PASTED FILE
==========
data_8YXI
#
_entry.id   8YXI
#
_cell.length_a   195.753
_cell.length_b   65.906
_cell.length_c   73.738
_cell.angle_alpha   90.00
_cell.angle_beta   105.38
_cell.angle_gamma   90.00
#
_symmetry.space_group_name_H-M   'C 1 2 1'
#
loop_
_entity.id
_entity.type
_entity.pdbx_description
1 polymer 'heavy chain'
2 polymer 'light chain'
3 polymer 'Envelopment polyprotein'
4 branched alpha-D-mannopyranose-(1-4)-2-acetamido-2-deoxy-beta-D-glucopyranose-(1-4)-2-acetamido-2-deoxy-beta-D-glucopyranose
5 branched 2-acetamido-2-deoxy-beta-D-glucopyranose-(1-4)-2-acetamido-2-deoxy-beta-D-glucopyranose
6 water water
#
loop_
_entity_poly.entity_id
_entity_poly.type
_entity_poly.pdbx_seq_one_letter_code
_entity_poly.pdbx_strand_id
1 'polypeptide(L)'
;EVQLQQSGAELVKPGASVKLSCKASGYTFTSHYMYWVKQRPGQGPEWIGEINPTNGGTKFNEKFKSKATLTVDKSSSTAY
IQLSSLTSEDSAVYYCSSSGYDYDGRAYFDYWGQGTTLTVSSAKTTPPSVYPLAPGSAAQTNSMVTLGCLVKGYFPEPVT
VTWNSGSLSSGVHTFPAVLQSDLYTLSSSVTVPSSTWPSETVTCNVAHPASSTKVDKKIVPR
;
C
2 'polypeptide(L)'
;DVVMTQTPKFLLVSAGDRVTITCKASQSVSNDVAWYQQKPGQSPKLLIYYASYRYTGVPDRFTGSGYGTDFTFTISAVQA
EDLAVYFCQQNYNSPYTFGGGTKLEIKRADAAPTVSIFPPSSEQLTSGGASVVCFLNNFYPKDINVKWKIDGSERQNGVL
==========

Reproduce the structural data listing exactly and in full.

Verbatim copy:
data_8YXI
#
_entry.id   8YXI
#
_cell.length_a   195.753
_cell.length_b   65.906
_cell.length_c   73.738
_cell.angle_alpha   90.00
_cell.angle_beta   105.38
_cell.angle_gamma   90.00
#
_symmetry.space_group_name_H-M   'C 1 2 1'
#
loop_
_entity.id
_entity.type
_entity.pdbx_description
1 polymer 'heavy chain'
2 polymer 'light chain'
3 polymer 'Envelopment polyprotein'
4 branched alpha-D-mannopyranose-(1-4)-2-acetamido-2-deoxy-beta-D-glucopyranose-(1-4)-2-acetamido-2-deoxy-beta-D-glucopyranose
5 branched 2-acetamido-2-deoxy-beta-D-glucopyranose-(1-4)-2-acetamido-2-deoxy-beta-D-glucopyranose
6 water water
#
loop_
_entity_poly.entity_id
_entity_poly.type
_entity_poly.pdbx_seq_one_letter_code
_entity_poly.pdbx_strand_id
1 'polypeptide(L)'
;EVQLQQSGAELVKPGASVKLSCKASGYTFTSHYMYWVKQRPGQGPEWIGEINPTNGGTKFNEKFKSKATLTVDKSSSTAY
IQLSSLTSEDSAVYYCSSSGYDYDGRAYFDYWGQGTTLTVSSAKTTPPSVYPLAPGSAAQTNSMVTLGCLVKGYFPEPVT
VTWNSGSLSSGVHTFPAVLQSDLYTLSSSVTVPSSTWPSETVTCNVAHPASSTKVDKKIVPR
;
C
2 'polypeptide(L)'
;DVVMTQTPKFLLVSAGDRVTITCKASQSVSNDVAWYQQKPGQSPKLLIYYASYRYTGVPDRFTGSGYGTDFTFTISAVQA
EDLAVYFCQQNYNSPYTFGGGTKLEIKRADAAPTVSIFPPSSEQLTSGGASVVCFLNNFYPKDINVKWKIDGSERQNGVL